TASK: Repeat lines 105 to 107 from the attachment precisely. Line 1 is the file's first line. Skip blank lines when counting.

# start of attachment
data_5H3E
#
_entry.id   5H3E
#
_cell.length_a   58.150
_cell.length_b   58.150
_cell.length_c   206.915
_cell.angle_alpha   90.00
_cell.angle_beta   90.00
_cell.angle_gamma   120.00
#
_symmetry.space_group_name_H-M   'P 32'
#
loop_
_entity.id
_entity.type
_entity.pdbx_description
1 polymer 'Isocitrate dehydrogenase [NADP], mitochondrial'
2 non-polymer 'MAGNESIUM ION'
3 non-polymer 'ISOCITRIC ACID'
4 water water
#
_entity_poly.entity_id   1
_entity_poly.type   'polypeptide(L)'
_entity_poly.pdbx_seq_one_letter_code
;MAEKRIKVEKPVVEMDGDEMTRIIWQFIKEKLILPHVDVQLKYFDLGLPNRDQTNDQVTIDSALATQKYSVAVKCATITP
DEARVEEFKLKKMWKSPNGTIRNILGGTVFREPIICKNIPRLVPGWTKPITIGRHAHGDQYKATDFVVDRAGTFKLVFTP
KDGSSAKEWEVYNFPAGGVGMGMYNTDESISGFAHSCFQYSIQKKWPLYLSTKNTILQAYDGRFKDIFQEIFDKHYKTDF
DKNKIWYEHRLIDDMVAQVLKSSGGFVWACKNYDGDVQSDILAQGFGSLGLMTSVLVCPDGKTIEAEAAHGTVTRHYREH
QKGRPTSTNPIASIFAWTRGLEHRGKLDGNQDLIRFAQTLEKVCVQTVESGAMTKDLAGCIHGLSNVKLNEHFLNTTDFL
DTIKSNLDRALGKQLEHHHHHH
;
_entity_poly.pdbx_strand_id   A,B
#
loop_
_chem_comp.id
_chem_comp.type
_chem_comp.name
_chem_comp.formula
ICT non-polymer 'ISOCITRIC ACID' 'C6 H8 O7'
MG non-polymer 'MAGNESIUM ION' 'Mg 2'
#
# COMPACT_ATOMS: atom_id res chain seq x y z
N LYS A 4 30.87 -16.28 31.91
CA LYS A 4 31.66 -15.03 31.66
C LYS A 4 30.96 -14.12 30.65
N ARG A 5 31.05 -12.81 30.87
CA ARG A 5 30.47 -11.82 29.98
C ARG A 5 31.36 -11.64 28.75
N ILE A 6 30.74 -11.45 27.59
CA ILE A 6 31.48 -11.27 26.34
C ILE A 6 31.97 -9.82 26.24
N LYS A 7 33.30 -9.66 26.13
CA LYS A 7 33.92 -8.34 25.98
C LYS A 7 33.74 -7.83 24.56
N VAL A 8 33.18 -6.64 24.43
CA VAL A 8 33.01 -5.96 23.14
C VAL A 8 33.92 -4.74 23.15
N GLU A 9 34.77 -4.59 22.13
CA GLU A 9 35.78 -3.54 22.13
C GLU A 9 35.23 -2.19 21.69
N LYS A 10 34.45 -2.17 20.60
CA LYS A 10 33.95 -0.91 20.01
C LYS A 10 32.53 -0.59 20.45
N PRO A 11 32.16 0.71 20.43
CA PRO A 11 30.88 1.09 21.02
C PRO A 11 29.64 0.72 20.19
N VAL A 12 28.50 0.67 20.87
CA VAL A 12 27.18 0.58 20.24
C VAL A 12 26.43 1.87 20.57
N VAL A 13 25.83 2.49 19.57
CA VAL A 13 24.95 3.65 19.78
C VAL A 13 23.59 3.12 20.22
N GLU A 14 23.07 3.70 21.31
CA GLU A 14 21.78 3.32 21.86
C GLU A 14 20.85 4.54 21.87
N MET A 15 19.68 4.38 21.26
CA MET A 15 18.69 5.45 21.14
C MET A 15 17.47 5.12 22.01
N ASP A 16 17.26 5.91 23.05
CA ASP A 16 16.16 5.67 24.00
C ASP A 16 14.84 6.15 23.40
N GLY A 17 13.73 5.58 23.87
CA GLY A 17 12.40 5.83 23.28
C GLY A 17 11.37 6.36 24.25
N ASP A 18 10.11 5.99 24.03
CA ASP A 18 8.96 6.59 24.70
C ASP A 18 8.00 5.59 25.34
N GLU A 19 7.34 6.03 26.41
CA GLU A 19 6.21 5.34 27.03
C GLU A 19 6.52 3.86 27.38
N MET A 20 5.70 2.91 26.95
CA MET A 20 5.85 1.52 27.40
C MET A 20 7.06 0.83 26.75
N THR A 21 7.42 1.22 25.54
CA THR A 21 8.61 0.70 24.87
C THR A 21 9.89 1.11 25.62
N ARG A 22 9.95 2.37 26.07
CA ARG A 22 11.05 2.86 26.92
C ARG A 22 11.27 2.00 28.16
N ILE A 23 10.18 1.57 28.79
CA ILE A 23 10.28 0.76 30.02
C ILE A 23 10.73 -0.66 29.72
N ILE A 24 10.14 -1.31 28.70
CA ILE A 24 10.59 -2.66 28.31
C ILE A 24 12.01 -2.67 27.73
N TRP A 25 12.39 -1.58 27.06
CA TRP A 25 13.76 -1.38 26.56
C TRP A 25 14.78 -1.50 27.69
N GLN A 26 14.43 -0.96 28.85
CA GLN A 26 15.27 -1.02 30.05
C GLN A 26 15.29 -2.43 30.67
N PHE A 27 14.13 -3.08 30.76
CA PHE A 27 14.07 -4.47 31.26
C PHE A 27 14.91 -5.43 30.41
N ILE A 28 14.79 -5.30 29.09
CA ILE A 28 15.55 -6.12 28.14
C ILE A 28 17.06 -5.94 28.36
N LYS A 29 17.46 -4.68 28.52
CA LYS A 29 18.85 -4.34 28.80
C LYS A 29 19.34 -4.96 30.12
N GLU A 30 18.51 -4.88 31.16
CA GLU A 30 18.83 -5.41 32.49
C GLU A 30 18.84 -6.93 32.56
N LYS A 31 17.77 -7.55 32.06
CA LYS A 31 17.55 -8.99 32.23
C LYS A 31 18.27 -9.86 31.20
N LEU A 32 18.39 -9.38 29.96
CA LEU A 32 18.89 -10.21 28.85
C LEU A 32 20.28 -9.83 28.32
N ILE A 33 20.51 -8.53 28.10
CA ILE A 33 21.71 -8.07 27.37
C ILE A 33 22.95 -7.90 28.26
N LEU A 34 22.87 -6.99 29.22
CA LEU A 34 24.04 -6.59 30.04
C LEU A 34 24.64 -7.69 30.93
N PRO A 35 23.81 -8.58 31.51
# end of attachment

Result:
CA ILE A 24 10.59 -2.66 28.31
C ILE A 24 12.01 -2.67 27.73
N TRP A 25 12.39 -1.58 27.06